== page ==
Software // Information Management
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10/28/2009
12:55 PM
Tony Byrne
Tony Byrne
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Business vs. Tech Perspectives on SharePoint 2010

It's tough to get your mind completely around SharePoint 2010 -- an even bigger and more all-encompassing platform than 2007... I can't overstate the enthusiasm for SP2010 at last week's SharePoint Conference in Las Vegas. But here's a question for you the enterprise customer: is all this enthusiasm always in your best interest?

It's tough to get your mind completely around SharePoint 2010 -- an even bigger and more all-encompassing platform than 2007. Over the coming months, CMS Watch will offer plenty of advice on how to develop effective strategies. In the meantime, I can't overstate the enthusiasm for the new platform at last week's SharePoint Conference in Las Vegas.

But here's a question for you the enterprise customer: is all this enthusiasm always in your best interest? Are we just seeing a repeat of all the early hype around MOSS 2007? Let's dig a bit deeper.First, the vast majority of show attendees were technical people, and by and large they were impressed by the depth of demonstrations offered by Microsoft. In many ways, SP2010 is an upgrade in the best sense of the word for them, inasmuch as a big part of the investments Redmond has made revolve around fixes to nagging (and sometimes very serious) problems in SP2007. Both in the session rooms and the twitter back-channel, you could witness sharegasms aplenty.

What's somewhat less clear at this point is SP2010's value to the business side of your enterprise. Perhaps this show wasn't the venue to suss that all out, since even the non-technical minority among the audience tended to comprise SharePoint administrators or site owners, rather than end users. Certain issues like SP2010's more complex interfaces will keep coming up, I think.

The other thing to know about the conference audience is that the majority of them are consultants. No other vendor can match Microsoft's "channel" of third-party consultants, integrators, and other service providers. And the channel adores Microsoft. In fact, it's almost a familial relationship. Channel partners get suitably upset when things go wrong, but they also forgive many sins. Perhaps more importantly, SharePoint gives them an endless bounty of client work -- even more so in 2010, I'm sure. And unlike nearly all other major vendors with big consulting arms of their own, Microsoft doesn't cannibalize channel revenues. At least two integrators exhibiting at the SharePoint conference were formerly active Documentum partners. "EMC stole a $500,000 services deal out from under us," complained one of them, "so we said 'f--- you,' turned to Microsoft, and have been very happy." Maybe that story's exaggerated, but other integrators can tell similar tales.

For you the customer, this otherwise heartwarming scene has important implications. Microsoft channel partners tend to be more beholden to one solution, SharePoint, than you'll see with other vendor's consulting partners. In other words, it's not uncommon to see an IBM or Oracle partner coming to the table with multiple different potential toolsets from competing vendors. And their (typically) more arms-length relationship with their vendor partners makes them -- in my experience -- a little more cynical and a little more flexible on the client's behalf. On the other hand, SharePoint partners tend to really push...SharePoint...including into places where it really doesn't belong. Of course it's a big industry, and these are stereotypes, and every firm is different, and some big integrators push products based on payola regardless. But as a customer you need to understand these dynamics if you're going to make a big purchase that involves lots of services work as well.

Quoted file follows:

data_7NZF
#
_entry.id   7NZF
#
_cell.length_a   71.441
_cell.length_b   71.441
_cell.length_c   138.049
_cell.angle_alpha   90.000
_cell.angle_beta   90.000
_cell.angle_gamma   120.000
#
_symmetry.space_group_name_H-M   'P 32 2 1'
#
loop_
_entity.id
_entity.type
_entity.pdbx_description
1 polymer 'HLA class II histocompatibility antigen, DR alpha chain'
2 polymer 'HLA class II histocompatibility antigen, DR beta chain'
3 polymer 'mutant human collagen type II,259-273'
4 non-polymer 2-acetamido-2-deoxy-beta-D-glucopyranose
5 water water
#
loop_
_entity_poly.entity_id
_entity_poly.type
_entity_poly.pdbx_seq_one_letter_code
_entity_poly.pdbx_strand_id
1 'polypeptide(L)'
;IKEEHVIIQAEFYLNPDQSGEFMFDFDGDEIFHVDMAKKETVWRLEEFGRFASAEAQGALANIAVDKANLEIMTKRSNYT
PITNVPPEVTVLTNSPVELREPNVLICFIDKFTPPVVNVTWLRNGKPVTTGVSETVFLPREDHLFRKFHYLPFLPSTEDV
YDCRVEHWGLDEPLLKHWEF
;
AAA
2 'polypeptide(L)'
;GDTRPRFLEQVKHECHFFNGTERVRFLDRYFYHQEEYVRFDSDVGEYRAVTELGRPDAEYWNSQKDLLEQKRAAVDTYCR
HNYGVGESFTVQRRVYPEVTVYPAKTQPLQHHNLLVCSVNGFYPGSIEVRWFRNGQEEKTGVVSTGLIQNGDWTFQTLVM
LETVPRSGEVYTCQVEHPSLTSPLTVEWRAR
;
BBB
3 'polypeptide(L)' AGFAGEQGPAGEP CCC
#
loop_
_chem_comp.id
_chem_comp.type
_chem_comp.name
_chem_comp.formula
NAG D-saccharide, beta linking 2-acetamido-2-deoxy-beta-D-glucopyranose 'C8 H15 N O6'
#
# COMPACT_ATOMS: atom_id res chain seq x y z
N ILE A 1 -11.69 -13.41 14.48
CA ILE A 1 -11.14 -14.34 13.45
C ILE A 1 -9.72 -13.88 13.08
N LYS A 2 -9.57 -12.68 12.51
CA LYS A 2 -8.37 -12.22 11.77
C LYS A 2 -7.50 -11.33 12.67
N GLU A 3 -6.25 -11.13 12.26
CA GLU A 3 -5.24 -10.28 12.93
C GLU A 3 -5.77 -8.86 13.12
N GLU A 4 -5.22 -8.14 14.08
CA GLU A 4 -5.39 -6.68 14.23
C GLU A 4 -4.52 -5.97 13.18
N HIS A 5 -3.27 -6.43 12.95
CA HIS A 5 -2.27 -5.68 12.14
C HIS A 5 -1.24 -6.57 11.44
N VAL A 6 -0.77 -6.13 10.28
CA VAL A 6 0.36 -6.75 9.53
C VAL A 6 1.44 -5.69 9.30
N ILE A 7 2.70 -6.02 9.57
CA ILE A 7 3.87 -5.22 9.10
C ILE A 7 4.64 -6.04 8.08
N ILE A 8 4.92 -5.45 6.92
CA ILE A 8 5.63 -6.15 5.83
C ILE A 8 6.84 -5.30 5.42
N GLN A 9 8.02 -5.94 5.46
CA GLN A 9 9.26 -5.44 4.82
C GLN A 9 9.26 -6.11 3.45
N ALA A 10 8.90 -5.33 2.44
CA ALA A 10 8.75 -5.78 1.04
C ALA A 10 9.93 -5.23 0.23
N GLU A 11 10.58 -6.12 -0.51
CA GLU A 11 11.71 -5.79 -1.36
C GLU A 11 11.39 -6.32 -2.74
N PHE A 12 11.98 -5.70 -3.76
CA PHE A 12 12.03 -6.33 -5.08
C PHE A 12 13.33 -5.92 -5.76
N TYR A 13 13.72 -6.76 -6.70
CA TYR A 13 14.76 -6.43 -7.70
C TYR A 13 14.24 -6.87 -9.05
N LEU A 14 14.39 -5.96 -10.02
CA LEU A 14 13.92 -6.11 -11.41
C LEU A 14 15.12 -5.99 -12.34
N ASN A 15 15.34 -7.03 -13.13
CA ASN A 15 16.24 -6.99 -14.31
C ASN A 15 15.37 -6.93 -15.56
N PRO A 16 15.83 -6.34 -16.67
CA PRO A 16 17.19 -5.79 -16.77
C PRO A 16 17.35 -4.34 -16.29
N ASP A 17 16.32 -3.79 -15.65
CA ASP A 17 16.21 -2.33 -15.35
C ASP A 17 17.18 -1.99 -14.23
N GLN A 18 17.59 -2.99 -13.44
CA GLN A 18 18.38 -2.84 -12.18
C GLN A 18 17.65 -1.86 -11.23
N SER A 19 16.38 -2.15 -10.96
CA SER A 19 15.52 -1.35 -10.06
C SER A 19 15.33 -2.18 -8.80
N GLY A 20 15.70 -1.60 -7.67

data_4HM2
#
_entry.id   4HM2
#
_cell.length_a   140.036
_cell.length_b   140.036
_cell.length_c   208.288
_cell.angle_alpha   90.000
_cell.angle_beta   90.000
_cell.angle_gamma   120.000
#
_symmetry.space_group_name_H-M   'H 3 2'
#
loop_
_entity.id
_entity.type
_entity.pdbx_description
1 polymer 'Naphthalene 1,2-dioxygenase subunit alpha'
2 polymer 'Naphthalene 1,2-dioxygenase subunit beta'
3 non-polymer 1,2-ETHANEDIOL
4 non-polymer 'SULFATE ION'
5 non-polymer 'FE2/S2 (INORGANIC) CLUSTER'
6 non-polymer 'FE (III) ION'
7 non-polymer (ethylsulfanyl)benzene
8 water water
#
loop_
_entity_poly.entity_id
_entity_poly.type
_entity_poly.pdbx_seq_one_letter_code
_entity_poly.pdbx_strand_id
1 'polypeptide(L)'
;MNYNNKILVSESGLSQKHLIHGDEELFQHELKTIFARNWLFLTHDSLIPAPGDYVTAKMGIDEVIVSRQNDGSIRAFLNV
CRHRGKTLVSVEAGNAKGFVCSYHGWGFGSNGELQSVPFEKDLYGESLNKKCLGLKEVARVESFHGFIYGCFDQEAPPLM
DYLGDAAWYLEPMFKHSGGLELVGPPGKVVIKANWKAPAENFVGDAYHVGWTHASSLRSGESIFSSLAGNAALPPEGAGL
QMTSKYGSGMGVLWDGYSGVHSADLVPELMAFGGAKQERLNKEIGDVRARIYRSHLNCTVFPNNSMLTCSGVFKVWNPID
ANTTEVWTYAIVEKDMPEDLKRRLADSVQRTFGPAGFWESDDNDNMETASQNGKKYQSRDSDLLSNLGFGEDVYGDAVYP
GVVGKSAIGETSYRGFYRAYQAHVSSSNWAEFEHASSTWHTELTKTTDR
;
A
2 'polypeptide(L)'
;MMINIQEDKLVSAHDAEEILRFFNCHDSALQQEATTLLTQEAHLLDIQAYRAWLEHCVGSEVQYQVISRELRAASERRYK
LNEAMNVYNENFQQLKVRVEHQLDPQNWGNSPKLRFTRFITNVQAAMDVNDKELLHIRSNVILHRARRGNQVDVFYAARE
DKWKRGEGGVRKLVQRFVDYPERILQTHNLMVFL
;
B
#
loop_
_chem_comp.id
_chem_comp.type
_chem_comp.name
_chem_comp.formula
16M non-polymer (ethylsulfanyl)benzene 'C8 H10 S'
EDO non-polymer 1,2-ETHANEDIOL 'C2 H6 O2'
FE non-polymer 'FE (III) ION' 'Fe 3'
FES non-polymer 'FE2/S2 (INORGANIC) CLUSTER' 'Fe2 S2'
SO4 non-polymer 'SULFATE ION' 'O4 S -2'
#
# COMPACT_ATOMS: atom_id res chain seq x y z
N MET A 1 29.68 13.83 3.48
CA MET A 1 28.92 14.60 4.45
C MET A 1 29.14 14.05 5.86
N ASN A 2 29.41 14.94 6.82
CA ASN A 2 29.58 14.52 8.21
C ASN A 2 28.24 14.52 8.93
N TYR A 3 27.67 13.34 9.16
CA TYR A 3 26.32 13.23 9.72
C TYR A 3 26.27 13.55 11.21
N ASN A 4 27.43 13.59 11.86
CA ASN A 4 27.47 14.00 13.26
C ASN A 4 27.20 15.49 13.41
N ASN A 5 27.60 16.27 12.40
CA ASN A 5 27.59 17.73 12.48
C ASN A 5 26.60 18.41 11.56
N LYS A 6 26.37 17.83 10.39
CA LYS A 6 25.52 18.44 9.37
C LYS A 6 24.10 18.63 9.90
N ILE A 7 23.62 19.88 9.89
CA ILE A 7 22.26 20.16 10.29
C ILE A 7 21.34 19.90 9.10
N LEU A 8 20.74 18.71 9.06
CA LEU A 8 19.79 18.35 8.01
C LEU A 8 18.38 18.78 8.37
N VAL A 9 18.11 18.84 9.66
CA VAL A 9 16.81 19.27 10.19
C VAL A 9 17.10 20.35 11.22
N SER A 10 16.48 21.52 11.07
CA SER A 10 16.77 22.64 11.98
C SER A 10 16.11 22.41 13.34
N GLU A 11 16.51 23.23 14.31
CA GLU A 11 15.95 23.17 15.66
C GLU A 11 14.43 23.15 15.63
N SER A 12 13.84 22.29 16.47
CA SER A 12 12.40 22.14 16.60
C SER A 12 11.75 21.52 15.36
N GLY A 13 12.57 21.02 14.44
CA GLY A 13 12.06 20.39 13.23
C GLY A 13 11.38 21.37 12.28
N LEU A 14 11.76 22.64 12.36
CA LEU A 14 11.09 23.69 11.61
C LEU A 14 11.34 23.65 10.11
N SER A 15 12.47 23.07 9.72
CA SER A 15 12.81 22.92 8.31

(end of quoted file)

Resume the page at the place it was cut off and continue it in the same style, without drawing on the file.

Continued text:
As for SharePoint software partners (so-called "ISVs"), that's a different story. They have a more complex relationship with Redmond that we plumb more deeply in our research.

As the show floor emptied, cooler heads were asking how much we risk repeating the experience of SharePoint 2007, where many developers and channel partners quickly got in over their heads, and projects saw ballooning budgets and timelines... until -- after about two years -- more best practices and an emphasis on simplicity emerged. I suspect SP2010 will be better tested, and more clearly explained, with smoother upgrade paths, than 2007. Microsoft is certainly putting more resources into it. Time may prove me wrong, and you may end up suffering, but I certainly hope not.

Just know that you're likely to receive a lot of pressure from your developers and consultants to upgrade quickly -- and that pressure will build as we get closer to the Q2 2010 release. I recommend that you take a step back and:

  • Make sure you have a solid business case and rationale, because upgrading enterprise software is never easy
  • Understand clearly any dependencies on the latest versions of Windows Server, SQL Server, and Office to get full promised value (let alone gaining expertise in things like Silverlight); we know already that some of these dependencies are not trivial
  • Test, test, test, before you commit

In any event, we'll keep watching... and advising.It's tough to get your mind completely around SharePoint 2010 -- an even bigger and more all-encompassing platform than 2007... I can't overstate the enthusiasm for SP2010 at last week's SharePoint Conference in Las Vegas. But here's a question for you the enterprise customer: is all this enthusiasm always in your best interest?

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